Covid-19 represents an unprecedented challenge for Europe’s health care systems and a major blow to the EU economy. The depth of the recession and the pace of the subsequent recovery crucially depend on the effectiveness of both the extreme containment policies to calm the calamity at the hospitals and to minimise the death toll as well as the massive support measures already undertaken to shield the economy and subsequent measures to reboot the economy.
ELEC fully supports actions that have been undertaken by the European institutions.It commends the European Commission for its various efforts, in particular the Coronavirus Response Investment Initiative, the suspension of the fiscal rules and limits of the Stability and Growth Pact to enable large-scale emergency supportand the Temporary Framework for State Aid to safeguards European companies and jobs. It welcomes the bold and large-scale interventions by the ECB and the EIB Group’s contribution in mobilizing resources.
National governments have naturally jumped in to support their citizens, health care systems and economies. They have adopted unprecedented ‘whatever-it-takes’ programmes at record speed. Unfortunately,there are two big hitches with these national programmes. They are uncoordinated among EU member states and lack a common approach. They are therefore uneven, threaten the internal market and undermine the effectiveness of the actions.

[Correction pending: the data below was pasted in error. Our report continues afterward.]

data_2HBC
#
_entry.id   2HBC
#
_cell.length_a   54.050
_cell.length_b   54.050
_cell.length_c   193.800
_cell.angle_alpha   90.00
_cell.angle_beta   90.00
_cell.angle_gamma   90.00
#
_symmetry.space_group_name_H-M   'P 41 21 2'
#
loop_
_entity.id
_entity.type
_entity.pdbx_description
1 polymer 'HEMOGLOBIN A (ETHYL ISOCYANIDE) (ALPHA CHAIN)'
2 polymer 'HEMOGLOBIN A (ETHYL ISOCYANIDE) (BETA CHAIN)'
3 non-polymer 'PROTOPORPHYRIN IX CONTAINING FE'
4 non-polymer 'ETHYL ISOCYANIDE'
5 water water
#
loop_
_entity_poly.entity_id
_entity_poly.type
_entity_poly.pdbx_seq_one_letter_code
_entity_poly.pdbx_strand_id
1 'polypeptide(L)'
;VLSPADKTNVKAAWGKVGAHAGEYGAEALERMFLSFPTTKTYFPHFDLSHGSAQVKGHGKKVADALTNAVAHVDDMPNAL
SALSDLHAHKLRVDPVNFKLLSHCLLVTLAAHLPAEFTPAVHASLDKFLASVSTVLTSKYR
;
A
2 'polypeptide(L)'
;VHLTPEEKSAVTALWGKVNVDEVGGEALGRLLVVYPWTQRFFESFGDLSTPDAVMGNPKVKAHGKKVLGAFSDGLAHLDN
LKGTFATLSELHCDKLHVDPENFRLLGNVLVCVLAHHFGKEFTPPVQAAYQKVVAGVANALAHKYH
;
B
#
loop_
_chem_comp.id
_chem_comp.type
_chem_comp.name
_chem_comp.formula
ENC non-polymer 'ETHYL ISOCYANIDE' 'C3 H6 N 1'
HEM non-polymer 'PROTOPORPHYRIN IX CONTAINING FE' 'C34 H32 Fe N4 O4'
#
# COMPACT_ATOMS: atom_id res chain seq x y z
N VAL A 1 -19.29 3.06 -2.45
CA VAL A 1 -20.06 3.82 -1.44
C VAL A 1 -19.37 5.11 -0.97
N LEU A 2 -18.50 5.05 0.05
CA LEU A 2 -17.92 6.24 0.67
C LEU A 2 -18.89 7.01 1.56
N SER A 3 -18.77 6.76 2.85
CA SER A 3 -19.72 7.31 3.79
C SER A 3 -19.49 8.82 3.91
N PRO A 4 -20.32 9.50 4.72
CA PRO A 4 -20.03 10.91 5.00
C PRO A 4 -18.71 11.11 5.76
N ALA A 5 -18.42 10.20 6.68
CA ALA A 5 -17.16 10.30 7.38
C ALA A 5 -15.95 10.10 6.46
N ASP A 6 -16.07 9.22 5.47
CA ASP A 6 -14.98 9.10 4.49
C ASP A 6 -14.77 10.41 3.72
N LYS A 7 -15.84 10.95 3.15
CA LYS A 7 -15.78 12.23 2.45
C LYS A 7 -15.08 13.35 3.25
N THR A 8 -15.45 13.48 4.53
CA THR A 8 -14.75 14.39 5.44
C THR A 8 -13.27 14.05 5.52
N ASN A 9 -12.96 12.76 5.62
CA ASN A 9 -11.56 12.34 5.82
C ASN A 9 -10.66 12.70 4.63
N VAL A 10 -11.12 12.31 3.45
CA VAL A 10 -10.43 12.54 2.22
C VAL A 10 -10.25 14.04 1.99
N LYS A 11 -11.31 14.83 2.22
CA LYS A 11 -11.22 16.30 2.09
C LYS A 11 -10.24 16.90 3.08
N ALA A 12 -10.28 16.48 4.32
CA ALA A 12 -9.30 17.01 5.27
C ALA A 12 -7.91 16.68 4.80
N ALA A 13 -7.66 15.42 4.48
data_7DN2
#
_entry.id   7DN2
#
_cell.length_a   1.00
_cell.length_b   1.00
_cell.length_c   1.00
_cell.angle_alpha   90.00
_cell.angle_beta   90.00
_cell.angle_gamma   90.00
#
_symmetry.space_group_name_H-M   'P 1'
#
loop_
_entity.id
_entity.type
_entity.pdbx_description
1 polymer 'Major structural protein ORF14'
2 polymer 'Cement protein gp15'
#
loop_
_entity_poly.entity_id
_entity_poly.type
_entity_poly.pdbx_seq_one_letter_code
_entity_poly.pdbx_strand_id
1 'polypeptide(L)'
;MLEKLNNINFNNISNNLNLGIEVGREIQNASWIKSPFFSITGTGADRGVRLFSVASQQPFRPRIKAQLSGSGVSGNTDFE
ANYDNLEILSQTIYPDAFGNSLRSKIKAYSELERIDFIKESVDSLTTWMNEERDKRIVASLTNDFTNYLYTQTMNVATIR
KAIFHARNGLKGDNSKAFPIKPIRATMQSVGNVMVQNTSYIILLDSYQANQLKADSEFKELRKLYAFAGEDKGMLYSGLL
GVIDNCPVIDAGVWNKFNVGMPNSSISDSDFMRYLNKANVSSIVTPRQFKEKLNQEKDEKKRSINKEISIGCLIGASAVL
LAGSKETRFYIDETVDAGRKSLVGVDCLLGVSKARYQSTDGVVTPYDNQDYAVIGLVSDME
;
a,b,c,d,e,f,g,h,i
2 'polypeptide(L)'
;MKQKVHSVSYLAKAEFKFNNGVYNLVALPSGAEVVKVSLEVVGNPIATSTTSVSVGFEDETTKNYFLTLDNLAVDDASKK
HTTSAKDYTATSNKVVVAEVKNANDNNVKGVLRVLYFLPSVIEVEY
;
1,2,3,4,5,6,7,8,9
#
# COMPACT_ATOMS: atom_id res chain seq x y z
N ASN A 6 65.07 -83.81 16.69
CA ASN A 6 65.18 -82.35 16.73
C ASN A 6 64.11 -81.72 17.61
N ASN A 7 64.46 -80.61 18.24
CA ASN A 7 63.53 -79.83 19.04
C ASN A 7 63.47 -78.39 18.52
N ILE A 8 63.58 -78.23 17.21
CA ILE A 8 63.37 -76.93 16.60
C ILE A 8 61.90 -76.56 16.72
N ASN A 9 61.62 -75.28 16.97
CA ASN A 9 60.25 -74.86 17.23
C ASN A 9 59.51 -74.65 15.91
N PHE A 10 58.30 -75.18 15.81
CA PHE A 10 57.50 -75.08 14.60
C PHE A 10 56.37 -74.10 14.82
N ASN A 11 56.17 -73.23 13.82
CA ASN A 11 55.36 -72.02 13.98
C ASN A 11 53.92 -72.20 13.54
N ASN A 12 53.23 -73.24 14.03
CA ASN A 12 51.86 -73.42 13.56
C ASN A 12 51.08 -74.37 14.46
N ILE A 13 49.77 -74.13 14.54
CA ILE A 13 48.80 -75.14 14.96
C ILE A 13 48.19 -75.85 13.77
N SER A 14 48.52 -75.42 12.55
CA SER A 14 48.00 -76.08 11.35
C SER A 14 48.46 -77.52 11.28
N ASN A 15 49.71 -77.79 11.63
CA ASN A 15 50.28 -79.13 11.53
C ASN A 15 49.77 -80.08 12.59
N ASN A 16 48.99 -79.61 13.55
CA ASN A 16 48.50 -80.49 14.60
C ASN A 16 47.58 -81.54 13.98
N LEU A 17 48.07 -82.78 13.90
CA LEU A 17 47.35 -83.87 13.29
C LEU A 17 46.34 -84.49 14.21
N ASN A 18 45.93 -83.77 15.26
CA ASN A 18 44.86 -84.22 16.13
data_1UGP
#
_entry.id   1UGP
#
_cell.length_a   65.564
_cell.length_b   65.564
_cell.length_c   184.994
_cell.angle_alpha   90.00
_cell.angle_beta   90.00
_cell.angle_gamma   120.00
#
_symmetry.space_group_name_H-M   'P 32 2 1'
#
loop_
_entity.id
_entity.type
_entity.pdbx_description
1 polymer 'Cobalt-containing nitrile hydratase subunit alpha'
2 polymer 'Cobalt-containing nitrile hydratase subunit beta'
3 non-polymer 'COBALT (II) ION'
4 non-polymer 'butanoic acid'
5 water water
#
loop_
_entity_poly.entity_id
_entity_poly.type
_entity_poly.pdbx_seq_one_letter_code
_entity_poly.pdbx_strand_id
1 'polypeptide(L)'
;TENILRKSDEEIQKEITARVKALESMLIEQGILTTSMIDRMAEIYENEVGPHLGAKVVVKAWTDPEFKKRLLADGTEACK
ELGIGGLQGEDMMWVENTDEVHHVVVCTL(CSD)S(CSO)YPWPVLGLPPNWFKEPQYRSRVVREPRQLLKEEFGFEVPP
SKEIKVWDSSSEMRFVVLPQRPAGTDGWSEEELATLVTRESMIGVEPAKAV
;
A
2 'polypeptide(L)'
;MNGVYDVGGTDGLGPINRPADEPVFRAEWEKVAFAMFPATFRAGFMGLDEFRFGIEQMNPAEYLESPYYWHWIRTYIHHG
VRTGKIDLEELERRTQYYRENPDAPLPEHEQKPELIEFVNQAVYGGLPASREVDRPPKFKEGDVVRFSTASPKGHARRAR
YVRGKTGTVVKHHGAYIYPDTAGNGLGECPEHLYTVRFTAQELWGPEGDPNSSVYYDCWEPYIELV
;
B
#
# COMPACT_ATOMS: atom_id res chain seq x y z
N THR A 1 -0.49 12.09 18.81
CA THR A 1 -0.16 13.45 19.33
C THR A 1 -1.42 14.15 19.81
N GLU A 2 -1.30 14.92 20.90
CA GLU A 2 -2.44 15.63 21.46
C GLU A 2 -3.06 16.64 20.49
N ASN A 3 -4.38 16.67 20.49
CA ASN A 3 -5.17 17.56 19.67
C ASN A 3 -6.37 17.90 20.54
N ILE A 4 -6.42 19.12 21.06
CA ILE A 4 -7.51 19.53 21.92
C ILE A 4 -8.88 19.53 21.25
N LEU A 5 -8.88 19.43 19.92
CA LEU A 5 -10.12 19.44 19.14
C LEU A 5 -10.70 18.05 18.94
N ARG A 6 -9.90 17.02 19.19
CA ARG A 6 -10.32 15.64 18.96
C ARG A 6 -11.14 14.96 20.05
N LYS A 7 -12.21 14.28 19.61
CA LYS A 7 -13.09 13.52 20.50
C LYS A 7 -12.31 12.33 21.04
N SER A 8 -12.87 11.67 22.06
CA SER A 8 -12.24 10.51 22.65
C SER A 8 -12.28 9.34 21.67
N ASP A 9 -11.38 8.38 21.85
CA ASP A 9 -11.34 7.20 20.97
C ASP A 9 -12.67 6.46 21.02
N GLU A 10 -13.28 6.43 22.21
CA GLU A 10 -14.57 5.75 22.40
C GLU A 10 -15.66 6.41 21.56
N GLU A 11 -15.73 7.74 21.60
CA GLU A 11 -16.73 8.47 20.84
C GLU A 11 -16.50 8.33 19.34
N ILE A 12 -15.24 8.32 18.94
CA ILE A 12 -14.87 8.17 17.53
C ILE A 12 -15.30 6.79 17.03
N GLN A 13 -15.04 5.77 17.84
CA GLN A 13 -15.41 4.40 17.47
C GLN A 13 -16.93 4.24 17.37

In this context, it is deeply disheartening that the European Council failed to agree on a common fiscal response to the health emergency and the related budgetary consequences. The lack of European solidarity poses an existential danger to the EU.The case for a co-ordinated and synchronised European response is becoming stronger by the hour. Decisions are urgently needed to reassure public opinions and the financial markets that the Member States hardest hit by the pandemic can count on the unreserved solidarity of the others.The time has come to take full advantage of the scope the European treaties allows.
As the medical and economic fight against COVID-19 are linked, a two-pronged European response is required, addressing both medical and economic challenges.